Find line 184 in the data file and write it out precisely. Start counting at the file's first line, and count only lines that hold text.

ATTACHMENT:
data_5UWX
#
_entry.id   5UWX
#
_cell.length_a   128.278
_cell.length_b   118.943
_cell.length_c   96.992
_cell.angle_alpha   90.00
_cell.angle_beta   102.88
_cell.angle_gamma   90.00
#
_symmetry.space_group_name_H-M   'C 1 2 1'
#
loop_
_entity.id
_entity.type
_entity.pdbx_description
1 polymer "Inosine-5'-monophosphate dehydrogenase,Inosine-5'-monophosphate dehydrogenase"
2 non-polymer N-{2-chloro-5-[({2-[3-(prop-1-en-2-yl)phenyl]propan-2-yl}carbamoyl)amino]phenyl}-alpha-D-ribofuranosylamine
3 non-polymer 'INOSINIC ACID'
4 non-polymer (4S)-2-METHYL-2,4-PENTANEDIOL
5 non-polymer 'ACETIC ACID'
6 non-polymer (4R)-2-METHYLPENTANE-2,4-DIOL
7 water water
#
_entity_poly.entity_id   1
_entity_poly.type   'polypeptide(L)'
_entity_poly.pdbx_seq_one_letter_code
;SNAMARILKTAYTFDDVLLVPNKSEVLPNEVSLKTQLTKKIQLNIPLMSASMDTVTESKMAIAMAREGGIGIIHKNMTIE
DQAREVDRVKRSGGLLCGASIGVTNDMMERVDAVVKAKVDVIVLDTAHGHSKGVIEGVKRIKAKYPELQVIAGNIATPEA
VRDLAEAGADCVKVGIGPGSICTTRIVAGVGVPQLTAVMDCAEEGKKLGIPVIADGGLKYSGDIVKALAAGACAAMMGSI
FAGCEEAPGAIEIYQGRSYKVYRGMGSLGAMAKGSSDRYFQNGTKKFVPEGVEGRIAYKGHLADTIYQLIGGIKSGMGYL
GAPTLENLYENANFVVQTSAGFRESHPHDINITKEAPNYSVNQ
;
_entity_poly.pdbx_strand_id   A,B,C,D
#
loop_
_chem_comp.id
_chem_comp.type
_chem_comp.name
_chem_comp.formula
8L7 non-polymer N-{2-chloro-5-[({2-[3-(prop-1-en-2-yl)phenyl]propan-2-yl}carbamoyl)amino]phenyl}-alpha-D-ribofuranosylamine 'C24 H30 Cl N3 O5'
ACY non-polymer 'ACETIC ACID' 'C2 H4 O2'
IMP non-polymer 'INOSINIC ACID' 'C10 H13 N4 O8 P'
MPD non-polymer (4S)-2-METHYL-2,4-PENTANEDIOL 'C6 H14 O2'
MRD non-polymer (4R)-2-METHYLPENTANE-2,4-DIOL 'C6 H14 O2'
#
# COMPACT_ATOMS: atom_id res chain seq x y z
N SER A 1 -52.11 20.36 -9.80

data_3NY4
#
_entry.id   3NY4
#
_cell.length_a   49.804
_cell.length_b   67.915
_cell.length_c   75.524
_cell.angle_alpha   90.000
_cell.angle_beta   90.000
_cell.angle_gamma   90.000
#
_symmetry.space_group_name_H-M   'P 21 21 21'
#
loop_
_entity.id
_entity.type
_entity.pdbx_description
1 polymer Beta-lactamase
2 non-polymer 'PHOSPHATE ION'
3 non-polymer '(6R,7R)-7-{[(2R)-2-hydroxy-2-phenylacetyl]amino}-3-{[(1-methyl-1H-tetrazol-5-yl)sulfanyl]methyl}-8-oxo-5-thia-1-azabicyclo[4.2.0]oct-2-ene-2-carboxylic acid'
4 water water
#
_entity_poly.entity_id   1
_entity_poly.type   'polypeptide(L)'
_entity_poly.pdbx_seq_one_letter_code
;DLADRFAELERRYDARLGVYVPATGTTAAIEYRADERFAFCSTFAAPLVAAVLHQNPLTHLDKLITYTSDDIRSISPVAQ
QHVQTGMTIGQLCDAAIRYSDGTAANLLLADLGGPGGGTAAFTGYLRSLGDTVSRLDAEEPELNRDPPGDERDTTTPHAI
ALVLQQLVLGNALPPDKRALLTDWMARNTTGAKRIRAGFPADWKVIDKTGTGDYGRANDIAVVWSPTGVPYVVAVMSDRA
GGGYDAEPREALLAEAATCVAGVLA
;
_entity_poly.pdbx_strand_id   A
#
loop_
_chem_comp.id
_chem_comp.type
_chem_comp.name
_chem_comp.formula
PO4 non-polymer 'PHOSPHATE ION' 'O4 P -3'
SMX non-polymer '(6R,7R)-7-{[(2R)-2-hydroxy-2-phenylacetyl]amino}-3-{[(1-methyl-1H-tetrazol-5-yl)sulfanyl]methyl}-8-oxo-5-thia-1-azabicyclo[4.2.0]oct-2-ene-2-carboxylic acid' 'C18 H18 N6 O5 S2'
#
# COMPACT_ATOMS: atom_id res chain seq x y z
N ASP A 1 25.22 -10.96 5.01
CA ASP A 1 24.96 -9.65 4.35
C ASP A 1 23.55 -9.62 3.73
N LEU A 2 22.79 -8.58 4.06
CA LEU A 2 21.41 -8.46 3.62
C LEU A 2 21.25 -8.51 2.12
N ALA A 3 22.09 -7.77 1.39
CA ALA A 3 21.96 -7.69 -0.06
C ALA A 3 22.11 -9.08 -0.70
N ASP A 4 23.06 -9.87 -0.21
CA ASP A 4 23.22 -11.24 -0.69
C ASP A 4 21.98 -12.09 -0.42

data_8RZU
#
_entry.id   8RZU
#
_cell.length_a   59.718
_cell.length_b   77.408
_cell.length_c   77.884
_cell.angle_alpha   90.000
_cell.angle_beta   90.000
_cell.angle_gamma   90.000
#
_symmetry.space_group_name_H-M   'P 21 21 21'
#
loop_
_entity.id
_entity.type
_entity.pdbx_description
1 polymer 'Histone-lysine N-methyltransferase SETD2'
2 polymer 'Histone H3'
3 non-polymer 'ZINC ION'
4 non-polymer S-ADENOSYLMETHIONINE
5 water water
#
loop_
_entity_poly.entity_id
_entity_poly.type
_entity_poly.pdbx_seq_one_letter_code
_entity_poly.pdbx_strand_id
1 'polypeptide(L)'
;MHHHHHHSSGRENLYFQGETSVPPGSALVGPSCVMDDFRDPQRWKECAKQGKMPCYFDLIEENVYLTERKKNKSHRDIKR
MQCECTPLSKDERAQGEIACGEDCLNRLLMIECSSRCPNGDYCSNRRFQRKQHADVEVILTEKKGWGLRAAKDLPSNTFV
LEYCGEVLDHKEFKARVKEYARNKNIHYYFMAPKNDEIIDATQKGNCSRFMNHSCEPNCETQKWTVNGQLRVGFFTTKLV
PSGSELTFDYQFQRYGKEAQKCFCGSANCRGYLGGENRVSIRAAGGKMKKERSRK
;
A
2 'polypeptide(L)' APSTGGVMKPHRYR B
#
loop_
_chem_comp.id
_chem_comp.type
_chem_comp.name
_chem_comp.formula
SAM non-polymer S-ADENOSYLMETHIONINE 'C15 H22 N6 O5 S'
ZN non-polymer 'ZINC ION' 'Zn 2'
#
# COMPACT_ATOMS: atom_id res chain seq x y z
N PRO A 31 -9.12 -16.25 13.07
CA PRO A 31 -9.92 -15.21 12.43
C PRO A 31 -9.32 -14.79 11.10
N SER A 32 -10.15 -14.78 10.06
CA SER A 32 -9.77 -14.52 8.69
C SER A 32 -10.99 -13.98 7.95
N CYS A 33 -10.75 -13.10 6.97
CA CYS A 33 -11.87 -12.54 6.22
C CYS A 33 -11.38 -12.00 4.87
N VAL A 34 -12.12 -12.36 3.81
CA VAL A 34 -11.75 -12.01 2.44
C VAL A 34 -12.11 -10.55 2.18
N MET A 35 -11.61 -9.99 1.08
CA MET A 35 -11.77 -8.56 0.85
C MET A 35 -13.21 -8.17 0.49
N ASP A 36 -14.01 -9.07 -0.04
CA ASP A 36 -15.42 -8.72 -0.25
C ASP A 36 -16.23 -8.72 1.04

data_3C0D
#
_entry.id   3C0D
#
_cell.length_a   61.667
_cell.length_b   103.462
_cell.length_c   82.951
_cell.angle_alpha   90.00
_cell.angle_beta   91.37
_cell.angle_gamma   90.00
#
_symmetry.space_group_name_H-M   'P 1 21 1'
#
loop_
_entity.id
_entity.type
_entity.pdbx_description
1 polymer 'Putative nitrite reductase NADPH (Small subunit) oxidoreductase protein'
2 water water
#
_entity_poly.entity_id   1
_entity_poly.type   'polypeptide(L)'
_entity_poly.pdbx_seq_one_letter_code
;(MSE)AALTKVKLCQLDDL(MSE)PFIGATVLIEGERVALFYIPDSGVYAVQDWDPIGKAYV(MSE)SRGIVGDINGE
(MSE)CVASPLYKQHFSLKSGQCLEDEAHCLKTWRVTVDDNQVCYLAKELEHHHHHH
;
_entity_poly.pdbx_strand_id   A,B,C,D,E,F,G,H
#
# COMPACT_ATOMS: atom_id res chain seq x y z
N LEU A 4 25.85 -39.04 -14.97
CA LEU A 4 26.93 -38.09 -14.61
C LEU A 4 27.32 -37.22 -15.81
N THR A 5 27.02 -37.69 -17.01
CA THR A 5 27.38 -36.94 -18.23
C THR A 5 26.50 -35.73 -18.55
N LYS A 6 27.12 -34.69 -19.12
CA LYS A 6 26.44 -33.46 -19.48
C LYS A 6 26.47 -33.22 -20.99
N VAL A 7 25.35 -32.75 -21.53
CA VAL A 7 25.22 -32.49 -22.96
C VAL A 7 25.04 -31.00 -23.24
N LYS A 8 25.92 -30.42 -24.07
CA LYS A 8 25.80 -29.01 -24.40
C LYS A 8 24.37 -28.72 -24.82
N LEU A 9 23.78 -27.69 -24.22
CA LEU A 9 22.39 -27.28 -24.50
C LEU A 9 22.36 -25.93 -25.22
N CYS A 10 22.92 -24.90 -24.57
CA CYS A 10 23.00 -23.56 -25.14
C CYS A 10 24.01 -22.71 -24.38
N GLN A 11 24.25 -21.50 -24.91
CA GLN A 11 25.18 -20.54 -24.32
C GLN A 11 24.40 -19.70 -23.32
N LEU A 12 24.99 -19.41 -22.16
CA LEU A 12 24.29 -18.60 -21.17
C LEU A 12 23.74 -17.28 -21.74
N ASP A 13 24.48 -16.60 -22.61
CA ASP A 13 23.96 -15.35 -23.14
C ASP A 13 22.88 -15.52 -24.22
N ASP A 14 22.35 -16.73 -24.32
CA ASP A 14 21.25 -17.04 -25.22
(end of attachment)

1 polymer 'Putative nitrite reductase NADPH (Small subunit) oxidoreductase protein'